Article written by Dan Bruce: A two time US Masters attendee
If you’re lucky enough to be on your way to the golfing heaven on earth – to see the Masters Tournament at Augusta National – read on. Here’s a pen and paper account of my experiences, some tips, insight and must do’s – which is no reflection of the actual experience itself. Build your expectations up as much as humanly possible, I guarantee they will be exponentially exceeded.
Take in the journey, your first drive down Washington Rd, and if approaching from the South, be sure to keep a lookout for the ‘ANGC members only’ sign that you’ve dreamt about in years gone by. It’s just a sign, but still gives you goosebumps. If you’re approaching from the North, keep your eye out past Hooters and see the John Daly show roll into town. His RV is parked there during Masters week with trestle tables full of JD merch – a popular attraction.
Patrons have the choice of either the North or South entrance into the grounds. The South entrance will guide you towards the 16th hole, but is serviced by a great merchandise shop (and they literally are shops), concession huts, whereas the North entrance will drop you in alongside the practice facilities (which is something else). So depending on the structure of your day, either entrance will serve you well. My preference would be the South.
Getting into the grounds is like boarding a flight. You will be scanned for prohibited items and the airport style scanners will prevent you from getting any contraband inside the gates and so it should. Leave your phone at home and for those who do forget and arrive at the gates with it in your pocket, don’t worry, ANGC have you covered. Conveniently located cloaking stands will allow you to check your items for collection later in the day. At the end of the day queues move quickly so collecting your belongings couldn’t be easier and hassle free.
Rules are a little different on practice days, including the Par 3 contest (Wednesday) that permit you to bring your camera along. If you can get to a practice day, do it. Take hundreds of photos. The experience is that overwhelming you won’t remember it all… photos will help with the recall. I still just sit in wonder looking at photos from my first experience, nearly four years on.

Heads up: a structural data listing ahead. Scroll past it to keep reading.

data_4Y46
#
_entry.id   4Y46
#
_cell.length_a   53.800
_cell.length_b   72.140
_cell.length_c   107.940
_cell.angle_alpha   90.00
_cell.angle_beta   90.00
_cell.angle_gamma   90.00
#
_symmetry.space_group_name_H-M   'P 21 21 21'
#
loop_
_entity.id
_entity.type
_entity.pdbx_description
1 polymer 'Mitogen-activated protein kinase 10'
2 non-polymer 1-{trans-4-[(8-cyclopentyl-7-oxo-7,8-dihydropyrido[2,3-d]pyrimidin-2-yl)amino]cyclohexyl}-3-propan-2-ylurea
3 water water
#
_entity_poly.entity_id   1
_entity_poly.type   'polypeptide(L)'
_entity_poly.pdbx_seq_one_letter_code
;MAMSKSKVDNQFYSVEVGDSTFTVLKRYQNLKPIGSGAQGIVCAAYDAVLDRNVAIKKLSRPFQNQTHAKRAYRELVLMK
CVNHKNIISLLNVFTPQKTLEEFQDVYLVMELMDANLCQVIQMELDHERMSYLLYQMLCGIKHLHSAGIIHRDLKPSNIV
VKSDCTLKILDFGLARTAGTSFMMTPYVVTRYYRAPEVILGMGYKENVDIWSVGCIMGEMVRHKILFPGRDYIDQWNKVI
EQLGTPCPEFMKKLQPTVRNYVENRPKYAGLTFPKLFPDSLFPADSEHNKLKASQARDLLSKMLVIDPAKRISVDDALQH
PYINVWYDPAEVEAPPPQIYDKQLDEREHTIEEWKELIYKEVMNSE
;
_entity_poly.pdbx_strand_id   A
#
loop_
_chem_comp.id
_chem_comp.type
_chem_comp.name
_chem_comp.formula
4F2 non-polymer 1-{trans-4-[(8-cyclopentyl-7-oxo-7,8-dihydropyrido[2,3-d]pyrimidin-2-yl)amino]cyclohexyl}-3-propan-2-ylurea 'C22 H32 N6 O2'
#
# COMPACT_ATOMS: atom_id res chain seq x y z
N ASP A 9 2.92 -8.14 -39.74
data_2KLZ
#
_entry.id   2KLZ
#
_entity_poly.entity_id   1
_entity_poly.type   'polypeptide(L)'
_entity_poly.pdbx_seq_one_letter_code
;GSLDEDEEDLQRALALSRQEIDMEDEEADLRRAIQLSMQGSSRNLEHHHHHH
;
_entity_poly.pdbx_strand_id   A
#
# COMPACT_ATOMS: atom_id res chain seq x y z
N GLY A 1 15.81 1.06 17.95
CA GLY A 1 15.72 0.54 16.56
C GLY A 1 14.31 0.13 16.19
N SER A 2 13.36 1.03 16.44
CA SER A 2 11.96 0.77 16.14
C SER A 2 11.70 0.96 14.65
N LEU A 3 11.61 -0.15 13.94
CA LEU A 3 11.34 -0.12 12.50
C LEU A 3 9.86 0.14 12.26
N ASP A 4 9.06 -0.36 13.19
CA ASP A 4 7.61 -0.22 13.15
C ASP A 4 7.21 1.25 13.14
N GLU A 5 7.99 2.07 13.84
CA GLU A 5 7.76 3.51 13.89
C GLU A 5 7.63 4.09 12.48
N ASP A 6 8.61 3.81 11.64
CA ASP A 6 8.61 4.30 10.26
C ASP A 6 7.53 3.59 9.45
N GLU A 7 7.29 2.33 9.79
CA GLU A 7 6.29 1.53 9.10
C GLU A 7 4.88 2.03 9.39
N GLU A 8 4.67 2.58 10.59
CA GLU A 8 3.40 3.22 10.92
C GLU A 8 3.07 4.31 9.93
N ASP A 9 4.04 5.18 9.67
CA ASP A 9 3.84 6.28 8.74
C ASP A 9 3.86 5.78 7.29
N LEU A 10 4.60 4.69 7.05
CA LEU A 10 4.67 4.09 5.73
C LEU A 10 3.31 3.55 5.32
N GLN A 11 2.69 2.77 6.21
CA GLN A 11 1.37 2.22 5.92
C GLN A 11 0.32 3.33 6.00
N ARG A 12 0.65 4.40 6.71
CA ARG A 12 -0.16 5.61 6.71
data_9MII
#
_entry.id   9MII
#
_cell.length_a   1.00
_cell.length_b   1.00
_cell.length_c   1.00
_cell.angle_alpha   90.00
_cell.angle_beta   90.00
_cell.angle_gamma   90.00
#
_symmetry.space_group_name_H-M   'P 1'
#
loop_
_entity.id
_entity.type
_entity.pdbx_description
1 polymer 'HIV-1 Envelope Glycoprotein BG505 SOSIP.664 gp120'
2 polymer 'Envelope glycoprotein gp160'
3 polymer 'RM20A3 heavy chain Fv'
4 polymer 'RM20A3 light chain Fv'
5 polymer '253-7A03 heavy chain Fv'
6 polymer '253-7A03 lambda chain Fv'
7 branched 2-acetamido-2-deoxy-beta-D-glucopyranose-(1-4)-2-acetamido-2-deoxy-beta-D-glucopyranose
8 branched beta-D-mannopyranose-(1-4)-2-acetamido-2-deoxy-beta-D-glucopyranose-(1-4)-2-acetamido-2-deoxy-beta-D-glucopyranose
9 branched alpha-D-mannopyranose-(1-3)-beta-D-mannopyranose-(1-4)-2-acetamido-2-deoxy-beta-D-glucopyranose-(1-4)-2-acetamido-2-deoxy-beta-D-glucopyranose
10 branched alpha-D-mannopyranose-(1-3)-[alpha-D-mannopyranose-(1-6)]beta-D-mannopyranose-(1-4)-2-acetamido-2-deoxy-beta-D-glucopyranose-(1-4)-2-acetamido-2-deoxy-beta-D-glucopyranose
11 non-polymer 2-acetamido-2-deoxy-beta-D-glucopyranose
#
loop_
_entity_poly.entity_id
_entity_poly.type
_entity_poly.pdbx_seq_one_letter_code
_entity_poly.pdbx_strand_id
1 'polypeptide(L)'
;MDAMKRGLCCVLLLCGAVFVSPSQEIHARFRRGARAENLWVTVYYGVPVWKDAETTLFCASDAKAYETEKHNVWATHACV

Once inside the gates prepare to lose your breath. No matter how manicured and stunning you expect the property to be, it’s more. Everything has a place. Every pine needle looks as if it is has been deliberately placed with tweezers. Pick up your complimentary tee sheet for the day, grab a couple and fold them nicely as you’ll want to bring these free souvenirs home with you. But remember, no running. A Masters crowd is the most respectful and courteous crowd to be a part of that just makes you want to follow the rules, simply out of respect.
If you choose the North entrance, prepare yourself to be blown away with the practice facilities. It’s nearly as wide as it is long and is a great area to take a load off your feet and catch the players warming up and fine tuning their game for what is hopefully an historic week. Some of my greatest memories were watching the greats on the range on Wednesday afternoon before heading to the Par 3 course. Never in my life did I think I’d have the privilege of seeing the likes of Gary Player, Nick Faldo, Tom Watson, and (for the Aussies) Ian Baker-Finch grooving their swings.
Look at the size of the practice facilities!
Get merchandise shopping (for yourself and those back home) out of the way early. Although not common, some of the popular items could sell out deep into the week.
If you’re not keen on carrying your merchandise all day, plus if you’re anything like me you’ll have a huge haul, then you can check it in, grab your ticket stub and easily collect it on the way out. Again these facilities are conveniently located alongside the exit of the merchandise shops.
If you’re really looking for an easy option, you can ship your merchandise straight home. Prices are reasonable, depending on exchange rates, but it means you can get it sent straight to your door. For those in AUS, be mindful of the value of the contents because if it hits a certain maximum, you’ll be up for duty and fees on its arrival to Australia.
Shipping merchandise home is really easy
Frequent the concession stands. Queues can get quite lengthy but with the number of registers and staff in attendance, they move really quickly. Prices are famously cheap so try as much as you can. The selection is wide and varied and is all Masters branded. The sausage biscuit is my pick of the breakfast menu (with a couple of mustard sachets applied) while the lunch menu is full of great choices, the classic chicken sandwich, the Masters club, and undoubtedly my favourite, the BBQ sandwich. So good. For nostalgic reasons, you have to try a pimento cheese sandwich at some point also. A Masters must-have.